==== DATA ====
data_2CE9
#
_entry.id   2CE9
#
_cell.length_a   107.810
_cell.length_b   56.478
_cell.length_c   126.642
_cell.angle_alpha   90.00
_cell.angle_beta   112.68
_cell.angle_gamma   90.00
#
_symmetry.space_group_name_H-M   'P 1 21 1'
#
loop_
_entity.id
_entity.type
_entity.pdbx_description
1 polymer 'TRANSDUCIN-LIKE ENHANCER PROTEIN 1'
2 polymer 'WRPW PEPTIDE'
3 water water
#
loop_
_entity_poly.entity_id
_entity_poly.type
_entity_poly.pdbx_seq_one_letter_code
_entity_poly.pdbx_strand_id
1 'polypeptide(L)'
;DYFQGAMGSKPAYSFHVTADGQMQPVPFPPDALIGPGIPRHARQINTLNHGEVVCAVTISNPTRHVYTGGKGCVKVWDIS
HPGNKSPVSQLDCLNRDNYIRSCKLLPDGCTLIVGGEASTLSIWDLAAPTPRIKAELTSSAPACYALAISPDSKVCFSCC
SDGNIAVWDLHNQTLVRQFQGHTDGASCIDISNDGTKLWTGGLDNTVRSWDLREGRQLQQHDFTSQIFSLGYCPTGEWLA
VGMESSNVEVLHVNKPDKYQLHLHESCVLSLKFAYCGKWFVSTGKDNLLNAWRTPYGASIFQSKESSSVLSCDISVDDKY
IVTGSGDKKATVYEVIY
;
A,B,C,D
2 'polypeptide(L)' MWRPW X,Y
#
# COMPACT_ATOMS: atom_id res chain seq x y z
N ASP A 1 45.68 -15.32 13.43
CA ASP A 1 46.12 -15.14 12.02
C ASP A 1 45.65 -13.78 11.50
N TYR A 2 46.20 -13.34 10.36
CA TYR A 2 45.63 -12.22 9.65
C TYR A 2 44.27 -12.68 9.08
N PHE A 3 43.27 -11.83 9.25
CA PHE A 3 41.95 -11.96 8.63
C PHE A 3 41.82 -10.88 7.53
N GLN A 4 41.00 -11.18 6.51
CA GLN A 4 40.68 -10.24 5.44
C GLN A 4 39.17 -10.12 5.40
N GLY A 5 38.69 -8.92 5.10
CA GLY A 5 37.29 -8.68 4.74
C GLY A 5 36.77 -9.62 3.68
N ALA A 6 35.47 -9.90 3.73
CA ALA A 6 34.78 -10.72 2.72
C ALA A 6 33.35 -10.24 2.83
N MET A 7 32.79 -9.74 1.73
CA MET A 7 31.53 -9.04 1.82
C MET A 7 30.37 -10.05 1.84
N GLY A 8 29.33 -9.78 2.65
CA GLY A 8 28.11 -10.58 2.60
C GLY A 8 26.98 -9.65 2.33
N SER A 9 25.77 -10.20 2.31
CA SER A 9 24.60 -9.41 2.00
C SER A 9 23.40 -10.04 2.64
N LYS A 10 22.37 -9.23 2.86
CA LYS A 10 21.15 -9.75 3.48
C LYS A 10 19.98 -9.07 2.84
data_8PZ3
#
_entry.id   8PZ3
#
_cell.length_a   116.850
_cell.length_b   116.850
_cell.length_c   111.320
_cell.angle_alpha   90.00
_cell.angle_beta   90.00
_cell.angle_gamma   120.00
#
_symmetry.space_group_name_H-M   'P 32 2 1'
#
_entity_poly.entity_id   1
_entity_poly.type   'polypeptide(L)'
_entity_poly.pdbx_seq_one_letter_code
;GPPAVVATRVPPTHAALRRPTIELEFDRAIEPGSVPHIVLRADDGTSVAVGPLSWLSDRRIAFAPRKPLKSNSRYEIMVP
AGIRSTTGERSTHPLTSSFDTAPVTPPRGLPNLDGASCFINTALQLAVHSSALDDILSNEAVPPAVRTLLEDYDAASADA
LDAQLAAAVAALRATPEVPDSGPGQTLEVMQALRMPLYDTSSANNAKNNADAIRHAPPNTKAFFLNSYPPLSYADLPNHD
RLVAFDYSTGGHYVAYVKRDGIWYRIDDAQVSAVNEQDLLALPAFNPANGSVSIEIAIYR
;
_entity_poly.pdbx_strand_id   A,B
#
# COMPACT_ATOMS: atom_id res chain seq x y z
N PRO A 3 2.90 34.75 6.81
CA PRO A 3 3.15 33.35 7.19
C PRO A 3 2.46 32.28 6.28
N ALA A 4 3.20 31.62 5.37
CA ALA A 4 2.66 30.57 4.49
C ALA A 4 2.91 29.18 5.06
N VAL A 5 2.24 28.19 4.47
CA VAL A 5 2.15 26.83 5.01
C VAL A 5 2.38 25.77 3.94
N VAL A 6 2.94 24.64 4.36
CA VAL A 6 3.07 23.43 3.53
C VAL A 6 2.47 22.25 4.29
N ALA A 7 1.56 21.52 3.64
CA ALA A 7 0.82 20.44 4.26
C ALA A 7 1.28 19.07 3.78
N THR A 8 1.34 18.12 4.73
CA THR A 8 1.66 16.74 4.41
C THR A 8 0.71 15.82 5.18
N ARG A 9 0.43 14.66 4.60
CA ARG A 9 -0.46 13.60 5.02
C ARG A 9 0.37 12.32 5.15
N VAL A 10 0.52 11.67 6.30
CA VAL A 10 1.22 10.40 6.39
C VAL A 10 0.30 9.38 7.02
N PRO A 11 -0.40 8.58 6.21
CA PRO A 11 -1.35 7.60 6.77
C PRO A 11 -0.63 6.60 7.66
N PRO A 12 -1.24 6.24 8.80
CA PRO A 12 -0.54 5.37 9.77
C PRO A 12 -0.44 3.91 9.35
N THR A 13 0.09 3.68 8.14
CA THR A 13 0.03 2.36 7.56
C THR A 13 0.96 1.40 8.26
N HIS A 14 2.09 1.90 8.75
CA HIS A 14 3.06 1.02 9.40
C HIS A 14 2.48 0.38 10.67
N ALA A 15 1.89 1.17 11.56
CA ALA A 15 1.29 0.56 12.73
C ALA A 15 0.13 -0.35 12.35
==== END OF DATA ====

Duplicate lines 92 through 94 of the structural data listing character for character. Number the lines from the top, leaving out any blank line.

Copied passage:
N PRO A 3 2.90 34.75 6.81
CA PRO A 3 3.15 33.35 7.19
C PRO A 3 2.46 32.28 6.28